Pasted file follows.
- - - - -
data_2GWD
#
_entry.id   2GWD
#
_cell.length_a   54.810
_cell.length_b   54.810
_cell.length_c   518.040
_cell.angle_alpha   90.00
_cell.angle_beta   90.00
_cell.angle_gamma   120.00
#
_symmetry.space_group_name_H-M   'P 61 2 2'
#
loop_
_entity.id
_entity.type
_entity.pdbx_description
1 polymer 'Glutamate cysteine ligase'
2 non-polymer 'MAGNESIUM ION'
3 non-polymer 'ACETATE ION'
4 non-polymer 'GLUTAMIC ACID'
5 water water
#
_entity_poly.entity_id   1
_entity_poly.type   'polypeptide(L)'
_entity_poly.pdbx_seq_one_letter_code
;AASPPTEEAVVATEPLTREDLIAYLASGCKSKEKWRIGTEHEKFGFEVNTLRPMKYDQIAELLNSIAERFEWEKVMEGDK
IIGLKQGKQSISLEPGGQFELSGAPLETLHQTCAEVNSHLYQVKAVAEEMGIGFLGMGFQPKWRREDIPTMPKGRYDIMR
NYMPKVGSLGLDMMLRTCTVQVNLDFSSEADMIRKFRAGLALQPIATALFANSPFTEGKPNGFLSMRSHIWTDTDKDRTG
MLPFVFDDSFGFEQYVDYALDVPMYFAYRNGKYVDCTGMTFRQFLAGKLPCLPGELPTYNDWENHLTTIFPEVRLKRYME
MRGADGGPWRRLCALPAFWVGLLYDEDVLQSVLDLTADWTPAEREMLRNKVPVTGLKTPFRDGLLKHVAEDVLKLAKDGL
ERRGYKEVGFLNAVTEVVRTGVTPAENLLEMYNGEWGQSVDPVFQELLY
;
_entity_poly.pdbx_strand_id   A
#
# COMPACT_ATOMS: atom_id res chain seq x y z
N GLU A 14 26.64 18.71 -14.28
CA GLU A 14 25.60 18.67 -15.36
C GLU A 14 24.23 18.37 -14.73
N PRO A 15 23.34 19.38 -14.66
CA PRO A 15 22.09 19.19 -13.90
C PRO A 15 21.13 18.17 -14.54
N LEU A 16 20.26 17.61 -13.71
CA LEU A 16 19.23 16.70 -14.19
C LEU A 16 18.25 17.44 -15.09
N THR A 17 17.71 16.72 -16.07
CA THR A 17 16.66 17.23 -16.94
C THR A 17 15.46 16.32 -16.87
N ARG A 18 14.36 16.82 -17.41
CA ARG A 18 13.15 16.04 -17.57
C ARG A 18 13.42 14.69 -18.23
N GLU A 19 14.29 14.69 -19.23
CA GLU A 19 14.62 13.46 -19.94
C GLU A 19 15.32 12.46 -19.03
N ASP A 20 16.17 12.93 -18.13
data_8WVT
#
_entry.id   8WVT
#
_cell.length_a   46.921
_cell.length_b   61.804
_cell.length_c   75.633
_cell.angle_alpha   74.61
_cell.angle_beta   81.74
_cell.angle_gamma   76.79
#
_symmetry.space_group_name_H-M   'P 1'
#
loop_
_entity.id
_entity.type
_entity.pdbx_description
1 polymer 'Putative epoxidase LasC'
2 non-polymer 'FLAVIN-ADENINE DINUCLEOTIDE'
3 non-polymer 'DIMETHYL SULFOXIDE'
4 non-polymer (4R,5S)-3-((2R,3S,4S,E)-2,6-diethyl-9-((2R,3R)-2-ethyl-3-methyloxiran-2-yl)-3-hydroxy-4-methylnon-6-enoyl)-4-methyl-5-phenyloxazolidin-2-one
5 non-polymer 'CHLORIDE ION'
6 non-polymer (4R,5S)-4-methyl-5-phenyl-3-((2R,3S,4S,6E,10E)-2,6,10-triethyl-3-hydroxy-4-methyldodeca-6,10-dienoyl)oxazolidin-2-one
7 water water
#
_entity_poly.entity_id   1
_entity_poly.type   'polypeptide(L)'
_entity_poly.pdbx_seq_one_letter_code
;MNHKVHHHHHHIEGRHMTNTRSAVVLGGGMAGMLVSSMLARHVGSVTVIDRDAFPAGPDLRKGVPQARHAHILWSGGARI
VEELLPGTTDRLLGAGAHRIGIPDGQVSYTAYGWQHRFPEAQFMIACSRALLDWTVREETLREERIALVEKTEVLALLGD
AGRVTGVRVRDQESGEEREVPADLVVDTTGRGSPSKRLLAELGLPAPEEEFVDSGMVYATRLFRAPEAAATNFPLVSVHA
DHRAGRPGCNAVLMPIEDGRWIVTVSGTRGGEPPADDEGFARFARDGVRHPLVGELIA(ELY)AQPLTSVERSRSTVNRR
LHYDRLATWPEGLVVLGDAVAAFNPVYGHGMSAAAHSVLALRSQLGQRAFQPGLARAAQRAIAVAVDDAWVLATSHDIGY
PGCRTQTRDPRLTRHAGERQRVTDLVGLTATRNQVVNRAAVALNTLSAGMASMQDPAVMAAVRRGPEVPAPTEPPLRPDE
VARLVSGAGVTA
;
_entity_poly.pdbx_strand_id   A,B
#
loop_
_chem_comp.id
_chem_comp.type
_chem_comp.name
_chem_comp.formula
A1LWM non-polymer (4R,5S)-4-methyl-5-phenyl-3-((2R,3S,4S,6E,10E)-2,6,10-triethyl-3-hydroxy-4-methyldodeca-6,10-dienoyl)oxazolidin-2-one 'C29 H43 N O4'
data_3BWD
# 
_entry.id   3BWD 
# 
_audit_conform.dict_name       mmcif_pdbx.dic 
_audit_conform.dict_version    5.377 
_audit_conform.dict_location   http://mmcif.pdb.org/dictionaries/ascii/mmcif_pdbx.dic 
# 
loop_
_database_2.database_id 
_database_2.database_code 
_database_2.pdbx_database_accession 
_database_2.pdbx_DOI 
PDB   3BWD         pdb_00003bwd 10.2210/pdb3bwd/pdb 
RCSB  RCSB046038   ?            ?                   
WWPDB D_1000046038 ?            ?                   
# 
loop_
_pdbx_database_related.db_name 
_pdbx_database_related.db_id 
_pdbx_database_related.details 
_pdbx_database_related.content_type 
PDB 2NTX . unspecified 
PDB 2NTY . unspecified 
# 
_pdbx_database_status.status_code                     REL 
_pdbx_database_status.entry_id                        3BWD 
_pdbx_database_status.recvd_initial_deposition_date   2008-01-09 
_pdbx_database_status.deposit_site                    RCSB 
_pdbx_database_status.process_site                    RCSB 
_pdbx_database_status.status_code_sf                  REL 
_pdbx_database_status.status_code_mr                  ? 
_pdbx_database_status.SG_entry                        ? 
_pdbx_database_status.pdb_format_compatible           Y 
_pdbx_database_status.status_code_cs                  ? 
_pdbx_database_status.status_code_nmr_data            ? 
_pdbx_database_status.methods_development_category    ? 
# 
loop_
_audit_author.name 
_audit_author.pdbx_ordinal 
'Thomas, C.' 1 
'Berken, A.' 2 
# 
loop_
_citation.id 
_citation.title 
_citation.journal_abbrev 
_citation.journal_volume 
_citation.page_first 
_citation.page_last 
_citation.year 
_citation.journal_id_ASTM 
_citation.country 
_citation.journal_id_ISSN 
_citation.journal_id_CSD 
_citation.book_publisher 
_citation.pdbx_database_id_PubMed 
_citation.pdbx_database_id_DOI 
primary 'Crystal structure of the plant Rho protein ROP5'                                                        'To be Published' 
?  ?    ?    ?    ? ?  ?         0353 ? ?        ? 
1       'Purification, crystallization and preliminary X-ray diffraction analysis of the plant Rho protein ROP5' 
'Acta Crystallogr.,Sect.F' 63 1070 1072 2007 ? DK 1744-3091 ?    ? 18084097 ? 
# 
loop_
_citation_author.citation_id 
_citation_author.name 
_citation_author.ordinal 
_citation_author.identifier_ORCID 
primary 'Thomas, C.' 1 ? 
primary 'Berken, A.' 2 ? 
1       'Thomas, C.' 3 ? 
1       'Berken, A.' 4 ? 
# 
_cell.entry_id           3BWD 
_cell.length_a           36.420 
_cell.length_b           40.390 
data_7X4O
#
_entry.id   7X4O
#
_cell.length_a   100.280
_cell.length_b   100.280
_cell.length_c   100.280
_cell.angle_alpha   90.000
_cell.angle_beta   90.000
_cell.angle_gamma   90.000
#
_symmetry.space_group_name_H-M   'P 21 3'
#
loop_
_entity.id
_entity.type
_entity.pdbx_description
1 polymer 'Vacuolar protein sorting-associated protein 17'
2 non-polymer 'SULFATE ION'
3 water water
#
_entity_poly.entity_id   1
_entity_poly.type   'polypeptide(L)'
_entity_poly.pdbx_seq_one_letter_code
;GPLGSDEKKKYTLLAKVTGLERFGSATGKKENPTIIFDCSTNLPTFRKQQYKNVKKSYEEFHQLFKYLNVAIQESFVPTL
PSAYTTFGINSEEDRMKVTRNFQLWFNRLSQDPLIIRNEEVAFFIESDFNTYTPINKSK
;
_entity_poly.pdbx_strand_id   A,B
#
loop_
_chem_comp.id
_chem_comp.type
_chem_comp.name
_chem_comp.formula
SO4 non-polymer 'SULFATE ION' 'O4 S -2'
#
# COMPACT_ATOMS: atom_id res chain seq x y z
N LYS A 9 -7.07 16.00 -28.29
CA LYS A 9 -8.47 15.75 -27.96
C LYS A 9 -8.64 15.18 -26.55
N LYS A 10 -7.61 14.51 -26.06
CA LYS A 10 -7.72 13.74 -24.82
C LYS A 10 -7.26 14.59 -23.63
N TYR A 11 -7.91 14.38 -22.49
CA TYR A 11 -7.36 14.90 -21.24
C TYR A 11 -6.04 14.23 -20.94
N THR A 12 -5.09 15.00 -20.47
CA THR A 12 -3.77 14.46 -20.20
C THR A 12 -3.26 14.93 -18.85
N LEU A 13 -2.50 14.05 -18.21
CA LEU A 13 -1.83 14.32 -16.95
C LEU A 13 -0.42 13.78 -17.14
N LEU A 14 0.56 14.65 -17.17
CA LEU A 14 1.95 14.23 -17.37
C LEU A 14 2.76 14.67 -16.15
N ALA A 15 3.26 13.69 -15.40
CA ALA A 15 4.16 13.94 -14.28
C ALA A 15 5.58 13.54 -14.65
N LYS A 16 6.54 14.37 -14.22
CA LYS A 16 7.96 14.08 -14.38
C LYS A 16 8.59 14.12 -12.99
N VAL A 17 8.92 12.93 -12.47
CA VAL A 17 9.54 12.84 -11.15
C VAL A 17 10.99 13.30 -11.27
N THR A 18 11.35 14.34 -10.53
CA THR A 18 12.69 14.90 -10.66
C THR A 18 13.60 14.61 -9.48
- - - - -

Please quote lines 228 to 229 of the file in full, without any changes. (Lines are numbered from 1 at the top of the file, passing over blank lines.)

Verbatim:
C LEU A 13 -0.42 13.78 -17.14
N LEU A 14 0.56 14.65 -17.17